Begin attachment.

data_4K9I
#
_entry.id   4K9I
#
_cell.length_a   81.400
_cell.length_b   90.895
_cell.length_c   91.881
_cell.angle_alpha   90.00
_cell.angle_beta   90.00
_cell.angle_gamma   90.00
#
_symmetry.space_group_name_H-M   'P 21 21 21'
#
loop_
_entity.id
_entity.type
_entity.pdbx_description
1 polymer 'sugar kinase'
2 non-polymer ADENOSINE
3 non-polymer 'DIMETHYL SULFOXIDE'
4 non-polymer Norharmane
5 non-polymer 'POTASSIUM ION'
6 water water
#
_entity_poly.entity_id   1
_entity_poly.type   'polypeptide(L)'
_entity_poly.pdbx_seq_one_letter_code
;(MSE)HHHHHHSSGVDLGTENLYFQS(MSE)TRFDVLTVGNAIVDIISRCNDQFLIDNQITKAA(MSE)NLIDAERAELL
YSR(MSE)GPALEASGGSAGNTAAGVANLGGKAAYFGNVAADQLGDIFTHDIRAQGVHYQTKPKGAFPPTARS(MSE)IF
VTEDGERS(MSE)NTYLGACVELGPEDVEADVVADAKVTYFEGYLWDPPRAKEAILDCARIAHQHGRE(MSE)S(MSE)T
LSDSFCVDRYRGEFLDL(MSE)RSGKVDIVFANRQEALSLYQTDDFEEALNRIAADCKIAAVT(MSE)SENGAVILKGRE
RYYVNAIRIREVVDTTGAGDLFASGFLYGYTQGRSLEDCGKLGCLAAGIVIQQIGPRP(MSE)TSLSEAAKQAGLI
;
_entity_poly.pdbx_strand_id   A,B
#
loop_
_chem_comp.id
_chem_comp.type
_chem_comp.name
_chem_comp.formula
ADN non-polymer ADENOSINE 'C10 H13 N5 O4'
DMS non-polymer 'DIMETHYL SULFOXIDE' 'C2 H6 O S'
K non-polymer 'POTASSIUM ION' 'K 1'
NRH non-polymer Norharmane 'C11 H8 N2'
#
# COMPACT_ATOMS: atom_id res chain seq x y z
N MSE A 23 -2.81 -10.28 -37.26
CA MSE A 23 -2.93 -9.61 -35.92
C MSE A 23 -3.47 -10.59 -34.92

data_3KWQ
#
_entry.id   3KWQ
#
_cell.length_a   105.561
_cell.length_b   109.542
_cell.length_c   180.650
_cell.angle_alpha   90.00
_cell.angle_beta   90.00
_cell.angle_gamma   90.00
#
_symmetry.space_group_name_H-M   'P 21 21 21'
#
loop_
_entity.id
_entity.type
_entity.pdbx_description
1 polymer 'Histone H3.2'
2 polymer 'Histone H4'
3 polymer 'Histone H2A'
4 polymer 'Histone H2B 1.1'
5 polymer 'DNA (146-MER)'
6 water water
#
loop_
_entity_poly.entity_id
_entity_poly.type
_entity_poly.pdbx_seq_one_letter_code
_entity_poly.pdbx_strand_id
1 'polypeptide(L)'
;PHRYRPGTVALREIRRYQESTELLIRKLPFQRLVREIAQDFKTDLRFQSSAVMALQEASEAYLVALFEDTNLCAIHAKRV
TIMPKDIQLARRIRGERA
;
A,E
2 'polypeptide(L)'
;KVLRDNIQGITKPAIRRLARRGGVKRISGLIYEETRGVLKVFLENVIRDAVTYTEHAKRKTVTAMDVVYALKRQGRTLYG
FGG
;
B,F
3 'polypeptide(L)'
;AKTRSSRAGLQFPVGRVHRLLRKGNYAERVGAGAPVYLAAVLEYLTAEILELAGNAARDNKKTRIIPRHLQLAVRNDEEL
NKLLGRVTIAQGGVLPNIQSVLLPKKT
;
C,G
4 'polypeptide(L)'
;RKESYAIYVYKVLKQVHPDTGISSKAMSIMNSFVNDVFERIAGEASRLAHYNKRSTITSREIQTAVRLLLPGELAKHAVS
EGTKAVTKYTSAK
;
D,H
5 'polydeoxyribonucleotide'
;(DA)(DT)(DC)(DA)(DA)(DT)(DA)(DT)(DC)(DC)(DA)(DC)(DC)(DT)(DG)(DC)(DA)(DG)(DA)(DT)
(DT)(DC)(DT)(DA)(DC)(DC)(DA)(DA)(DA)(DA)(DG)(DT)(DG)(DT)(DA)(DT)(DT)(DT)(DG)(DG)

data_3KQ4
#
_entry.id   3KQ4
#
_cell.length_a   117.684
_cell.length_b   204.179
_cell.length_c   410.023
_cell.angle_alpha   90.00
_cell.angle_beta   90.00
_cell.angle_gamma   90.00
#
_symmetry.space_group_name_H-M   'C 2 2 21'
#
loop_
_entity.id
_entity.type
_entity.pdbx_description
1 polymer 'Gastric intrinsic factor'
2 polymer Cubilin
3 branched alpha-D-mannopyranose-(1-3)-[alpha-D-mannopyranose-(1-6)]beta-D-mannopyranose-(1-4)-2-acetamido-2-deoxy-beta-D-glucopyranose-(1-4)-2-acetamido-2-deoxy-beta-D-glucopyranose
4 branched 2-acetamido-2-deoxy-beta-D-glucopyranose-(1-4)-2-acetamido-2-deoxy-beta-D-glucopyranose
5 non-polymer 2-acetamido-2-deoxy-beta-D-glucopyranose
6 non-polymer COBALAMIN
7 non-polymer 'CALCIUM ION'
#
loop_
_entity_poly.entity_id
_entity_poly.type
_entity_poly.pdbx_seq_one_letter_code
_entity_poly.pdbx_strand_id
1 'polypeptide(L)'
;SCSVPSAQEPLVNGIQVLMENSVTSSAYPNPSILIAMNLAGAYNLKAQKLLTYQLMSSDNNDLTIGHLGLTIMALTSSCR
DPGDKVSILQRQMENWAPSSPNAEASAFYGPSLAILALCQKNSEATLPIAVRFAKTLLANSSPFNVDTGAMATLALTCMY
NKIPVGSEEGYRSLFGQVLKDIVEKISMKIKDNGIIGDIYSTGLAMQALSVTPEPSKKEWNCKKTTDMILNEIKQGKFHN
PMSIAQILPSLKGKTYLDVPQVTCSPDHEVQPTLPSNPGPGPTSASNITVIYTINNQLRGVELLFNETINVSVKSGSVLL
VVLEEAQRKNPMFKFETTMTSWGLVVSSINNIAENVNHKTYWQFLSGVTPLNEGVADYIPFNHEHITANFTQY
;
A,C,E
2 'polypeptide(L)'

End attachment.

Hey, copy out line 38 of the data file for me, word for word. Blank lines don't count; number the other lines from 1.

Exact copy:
_chem_comp.type